DCPS Seeks Public Input On School Changes, Closures
Through Thursday, April 4, Duval County Public Schools (DCPS) is seeking public input on a proposed $1.95 billion facilities master plan that calls for building new schools and closing - and potentially demolishing - several older ones. What should the school board do with its schools?
Kirby-Smith Middle School. Image by Kyriaki Karalis.
The Duval County Public Schools Facilities Master Plan is a major project designed to update many of the district’s aging schools. The plan has been designed by consultant group Cooperative Strategies following the Facilities Condition Index study presented earlier this year. Meetings were held in different districts through March, and DCPS is seeking input from the public in an online survey located here through April 4.
The current proposed plan would build new schools and facilities, and close several older schools with the goal of providing the best learning environment for students. Part of the plan would involve demolishing closed schools and selling the land. Other older schools would be demolished to be replaced with new construction. The current draft of the plan proposes razing several architecturally significant, century-old schools, including Pickett Elementary, Highlands Elementary, Matthew Gilbert Middle School, and Kirby-Smith Middle School. Kirby-Smith Middle, built in Springfield in 1924, is one of the oldest remaining school buildings in Jacksonville, and has been an architectural landmark of its neighborhood for nearly a century.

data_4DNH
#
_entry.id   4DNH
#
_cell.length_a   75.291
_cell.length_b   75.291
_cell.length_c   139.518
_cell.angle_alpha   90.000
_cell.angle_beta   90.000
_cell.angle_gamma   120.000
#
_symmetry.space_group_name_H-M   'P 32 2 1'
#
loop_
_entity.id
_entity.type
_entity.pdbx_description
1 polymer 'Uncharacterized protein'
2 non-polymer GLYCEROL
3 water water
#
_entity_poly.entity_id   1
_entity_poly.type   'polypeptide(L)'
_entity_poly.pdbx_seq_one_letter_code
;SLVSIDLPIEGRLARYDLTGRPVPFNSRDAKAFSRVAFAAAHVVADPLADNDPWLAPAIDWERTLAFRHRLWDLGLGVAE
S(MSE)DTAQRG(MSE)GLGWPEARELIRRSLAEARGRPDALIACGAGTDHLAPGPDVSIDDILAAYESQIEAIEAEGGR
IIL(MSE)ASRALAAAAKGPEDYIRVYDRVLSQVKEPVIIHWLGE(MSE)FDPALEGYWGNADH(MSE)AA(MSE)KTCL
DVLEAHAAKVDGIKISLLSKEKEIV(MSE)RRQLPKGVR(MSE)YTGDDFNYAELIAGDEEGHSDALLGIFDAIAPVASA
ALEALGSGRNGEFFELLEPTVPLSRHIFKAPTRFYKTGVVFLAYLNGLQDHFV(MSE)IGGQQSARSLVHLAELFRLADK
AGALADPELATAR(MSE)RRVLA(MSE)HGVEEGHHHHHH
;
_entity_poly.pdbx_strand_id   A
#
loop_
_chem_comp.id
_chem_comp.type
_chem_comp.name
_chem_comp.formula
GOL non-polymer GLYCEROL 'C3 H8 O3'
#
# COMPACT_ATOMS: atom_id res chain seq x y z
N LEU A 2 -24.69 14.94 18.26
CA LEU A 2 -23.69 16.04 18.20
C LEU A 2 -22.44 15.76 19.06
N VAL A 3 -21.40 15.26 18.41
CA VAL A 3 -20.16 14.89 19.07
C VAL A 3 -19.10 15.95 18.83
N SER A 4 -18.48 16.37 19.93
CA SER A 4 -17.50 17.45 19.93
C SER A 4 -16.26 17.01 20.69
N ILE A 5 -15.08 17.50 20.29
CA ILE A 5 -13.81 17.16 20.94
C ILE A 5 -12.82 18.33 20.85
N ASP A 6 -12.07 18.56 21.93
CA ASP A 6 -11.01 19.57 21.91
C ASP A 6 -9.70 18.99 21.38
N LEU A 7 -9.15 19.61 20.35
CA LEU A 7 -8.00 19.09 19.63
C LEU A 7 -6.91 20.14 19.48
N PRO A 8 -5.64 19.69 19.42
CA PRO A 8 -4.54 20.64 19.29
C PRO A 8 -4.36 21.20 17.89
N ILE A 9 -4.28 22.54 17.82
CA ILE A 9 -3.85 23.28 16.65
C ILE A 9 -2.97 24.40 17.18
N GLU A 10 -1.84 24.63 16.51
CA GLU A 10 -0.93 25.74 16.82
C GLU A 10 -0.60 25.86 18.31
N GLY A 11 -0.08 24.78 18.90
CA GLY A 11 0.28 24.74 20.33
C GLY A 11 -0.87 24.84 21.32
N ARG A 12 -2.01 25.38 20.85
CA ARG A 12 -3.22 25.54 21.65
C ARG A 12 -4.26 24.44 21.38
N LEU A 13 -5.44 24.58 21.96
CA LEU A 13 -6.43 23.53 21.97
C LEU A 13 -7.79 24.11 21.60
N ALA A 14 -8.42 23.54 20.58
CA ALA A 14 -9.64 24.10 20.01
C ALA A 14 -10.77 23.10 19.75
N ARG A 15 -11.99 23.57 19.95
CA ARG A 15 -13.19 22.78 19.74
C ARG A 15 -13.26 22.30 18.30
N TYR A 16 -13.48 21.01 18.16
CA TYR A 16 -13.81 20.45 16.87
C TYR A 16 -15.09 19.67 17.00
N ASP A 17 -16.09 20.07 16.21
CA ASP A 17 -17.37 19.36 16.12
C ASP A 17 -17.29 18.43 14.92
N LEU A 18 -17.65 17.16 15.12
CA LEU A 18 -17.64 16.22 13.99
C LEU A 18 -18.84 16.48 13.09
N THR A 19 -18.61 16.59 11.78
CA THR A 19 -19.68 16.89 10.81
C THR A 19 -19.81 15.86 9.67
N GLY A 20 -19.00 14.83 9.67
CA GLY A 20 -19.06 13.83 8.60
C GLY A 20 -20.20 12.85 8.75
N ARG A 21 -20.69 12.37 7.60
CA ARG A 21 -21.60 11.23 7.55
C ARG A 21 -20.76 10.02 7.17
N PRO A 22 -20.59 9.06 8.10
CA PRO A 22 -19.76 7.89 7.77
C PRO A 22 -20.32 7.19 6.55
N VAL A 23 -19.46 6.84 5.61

John Gorrie Junior High School was the subject of successful adaptive reuse.
Adaptive reuse site plan of John Gorrie Junior High School.
This demolition proposal appears to be very unusual for a Florida school district. Duval County itself has several examples of historic schools that have either been renovated to fit the needs of modern students, or been adapted for a new use entirely. Riverside’s Robert E. Lee High School, opened 1928, underwent a $35 million renovation in 2013. The former John Gorrie Junior High School on Stocton Street, built 1923 and closed in 1997, was auctioned off in 2009 rather than being demolished. Community advocate Delores Barr Weaver purchased the building, and successfully renovated it into the John Gorrie Lofts, which opened in 2011. Similarly, the former South Jacksonville Grammar School in San Marco was preserved and converted into the Lofts San Marco in 2004. For those concerned about historic preservation and keeping neighborhood sense of place, the survey phase of the master plan is an opportunity to suggest alternate uses for these historic buildings, including adaptive reuse and redevelopment opportunities.
Originally built in 1908, Duval High School closed in 1927 and was eventually used as DCPS administrative offices until June 1971. After being declared surplus, it was converted into the Stevens Duval Apartments for seniors.
The South Jacksonville Grammar School opened in 1916. In 2001, it was sold to siblings Barbara Cesery and Bill Cesery who placed the structure on the National Register of Historic Places and converted it into loft apartments.
Corinne Scott Elementary School served Springfield from 1924 to 1991. It’s now known as 1951 Market Lofts.
For more information, visit the Facilities Master Plan website here.
Article by Bill Delaney. Contact Bill at firstname.lastname@example.org